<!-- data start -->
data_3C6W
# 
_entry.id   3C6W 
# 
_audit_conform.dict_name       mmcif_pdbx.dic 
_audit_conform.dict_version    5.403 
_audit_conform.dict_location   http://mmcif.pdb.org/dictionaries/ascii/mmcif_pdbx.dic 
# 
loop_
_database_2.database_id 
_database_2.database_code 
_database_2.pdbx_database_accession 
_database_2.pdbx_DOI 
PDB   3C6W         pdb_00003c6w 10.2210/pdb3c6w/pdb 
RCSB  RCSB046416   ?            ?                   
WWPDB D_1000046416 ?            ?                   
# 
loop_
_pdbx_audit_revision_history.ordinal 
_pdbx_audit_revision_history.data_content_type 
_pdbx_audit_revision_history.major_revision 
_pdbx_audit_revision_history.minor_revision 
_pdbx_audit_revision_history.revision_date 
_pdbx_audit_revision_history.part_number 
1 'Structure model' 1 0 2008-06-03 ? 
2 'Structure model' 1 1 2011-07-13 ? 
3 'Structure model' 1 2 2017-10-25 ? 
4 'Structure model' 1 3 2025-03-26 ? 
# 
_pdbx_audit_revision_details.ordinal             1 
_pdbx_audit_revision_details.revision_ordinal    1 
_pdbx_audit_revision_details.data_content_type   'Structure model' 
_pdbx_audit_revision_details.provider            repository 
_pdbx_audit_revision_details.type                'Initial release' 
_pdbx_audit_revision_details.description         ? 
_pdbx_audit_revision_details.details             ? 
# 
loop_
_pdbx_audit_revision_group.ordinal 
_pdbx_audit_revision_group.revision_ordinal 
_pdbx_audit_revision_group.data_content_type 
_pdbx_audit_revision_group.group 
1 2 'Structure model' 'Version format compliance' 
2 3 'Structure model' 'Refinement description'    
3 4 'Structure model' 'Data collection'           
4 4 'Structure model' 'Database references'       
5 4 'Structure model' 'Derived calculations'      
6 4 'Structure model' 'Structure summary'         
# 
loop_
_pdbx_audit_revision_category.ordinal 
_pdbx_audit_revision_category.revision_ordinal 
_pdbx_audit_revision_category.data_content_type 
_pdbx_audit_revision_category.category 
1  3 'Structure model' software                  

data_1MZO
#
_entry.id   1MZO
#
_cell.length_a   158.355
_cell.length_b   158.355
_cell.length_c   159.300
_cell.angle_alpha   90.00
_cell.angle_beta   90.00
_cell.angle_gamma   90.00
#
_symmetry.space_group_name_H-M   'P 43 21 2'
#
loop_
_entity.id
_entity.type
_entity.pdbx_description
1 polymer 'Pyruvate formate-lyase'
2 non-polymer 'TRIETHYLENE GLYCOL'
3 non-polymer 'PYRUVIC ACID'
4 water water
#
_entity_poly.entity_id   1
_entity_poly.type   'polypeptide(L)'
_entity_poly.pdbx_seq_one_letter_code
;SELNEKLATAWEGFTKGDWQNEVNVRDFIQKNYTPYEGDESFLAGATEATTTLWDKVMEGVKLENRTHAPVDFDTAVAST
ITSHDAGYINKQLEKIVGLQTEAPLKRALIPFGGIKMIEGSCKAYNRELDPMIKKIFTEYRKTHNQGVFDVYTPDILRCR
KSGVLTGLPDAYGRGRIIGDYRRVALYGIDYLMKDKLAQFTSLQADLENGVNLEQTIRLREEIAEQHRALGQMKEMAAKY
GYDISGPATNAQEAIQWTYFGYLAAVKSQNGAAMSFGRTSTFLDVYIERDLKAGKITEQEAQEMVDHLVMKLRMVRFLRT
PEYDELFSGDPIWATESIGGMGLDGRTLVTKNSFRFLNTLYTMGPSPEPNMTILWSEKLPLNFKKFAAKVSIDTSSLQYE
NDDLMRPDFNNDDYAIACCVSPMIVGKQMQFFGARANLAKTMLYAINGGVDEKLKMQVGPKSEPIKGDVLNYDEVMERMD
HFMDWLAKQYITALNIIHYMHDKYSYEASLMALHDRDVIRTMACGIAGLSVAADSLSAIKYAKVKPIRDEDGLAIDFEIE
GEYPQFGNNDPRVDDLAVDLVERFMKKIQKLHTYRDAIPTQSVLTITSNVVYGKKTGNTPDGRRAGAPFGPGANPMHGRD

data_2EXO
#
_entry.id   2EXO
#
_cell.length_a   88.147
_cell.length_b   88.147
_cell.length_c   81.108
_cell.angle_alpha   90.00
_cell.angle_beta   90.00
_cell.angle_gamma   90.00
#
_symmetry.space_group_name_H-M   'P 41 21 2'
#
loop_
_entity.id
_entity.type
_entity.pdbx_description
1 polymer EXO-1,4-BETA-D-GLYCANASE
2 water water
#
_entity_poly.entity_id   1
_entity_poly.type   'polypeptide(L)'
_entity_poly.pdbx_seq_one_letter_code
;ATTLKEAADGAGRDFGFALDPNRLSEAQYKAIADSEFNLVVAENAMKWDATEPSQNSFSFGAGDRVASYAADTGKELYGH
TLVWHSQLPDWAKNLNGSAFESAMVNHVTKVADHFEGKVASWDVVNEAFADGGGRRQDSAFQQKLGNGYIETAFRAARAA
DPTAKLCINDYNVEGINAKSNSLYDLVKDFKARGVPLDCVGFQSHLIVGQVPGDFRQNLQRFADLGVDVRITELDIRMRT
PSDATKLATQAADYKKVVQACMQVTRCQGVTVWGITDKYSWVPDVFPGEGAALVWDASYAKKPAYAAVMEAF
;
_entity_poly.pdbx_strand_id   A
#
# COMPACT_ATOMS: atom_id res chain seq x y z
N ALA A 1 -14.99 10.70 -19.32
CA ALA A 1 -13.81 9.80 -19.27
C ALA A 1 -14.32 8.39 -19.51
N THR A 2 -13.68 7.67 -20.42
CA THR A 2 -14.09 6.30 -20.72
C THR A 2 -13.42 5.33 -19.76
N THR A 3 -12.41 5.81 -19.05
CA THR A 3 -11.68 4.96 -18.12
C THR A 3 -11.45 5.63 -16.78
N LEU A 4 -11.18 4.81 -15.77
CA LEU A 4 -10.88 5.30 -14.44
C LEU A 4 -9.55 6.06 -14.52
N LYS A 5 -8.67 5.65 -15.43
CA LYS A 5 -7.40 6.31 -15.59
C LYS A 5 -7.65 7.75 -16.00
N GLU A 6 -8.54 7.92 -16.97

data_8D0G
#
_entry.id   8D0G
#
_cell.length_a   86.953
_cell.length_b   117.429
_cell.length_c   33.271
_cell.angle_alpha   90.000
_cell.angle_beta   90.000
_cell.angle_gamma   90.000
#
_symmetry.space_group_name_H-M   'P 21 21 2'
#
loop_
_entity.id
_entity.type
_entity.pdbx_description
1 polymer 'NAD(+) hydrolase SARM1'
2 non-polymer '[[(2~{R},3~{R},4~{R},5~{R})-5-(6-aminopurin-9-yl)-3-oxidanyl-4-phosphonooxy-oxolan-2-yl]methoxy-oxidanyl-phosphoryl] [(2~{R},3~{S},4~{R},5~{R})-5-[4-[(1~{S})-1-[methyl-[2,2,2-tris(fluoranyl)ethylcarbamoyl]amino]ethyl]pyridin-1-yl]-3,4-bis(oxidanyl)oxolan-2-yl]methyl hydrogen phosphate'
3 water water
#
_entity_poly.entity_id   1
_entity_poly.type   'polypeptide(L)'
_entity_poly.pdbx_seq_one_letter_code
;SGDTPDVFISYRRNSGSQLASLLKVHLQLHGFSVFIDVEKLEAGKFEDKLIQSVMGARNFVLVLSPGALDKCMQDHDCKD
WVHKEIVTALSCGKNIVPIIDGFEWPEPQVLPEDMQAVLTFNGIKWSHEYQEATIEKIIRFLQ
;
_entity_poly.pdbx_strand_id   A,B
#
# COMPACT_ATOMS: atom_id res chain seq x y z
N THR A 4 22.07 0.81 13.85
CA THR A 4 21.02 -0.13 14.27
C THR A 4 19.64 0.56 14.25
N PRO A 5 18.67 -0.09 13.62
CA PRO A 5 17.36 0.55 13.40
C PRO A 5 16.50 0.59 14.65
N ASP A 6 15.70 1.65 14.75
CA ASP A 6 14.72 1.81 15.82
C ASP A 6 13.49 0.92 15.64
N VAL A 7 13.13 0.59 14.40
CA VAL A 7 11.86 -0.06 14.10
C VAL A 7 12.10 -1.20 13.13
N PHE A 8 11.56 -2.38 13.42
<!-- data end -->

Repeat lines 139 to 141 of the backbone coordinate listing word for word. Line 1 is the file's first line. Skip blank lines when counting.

#
_cell.length_a   86.953
_cell.length_b   117.429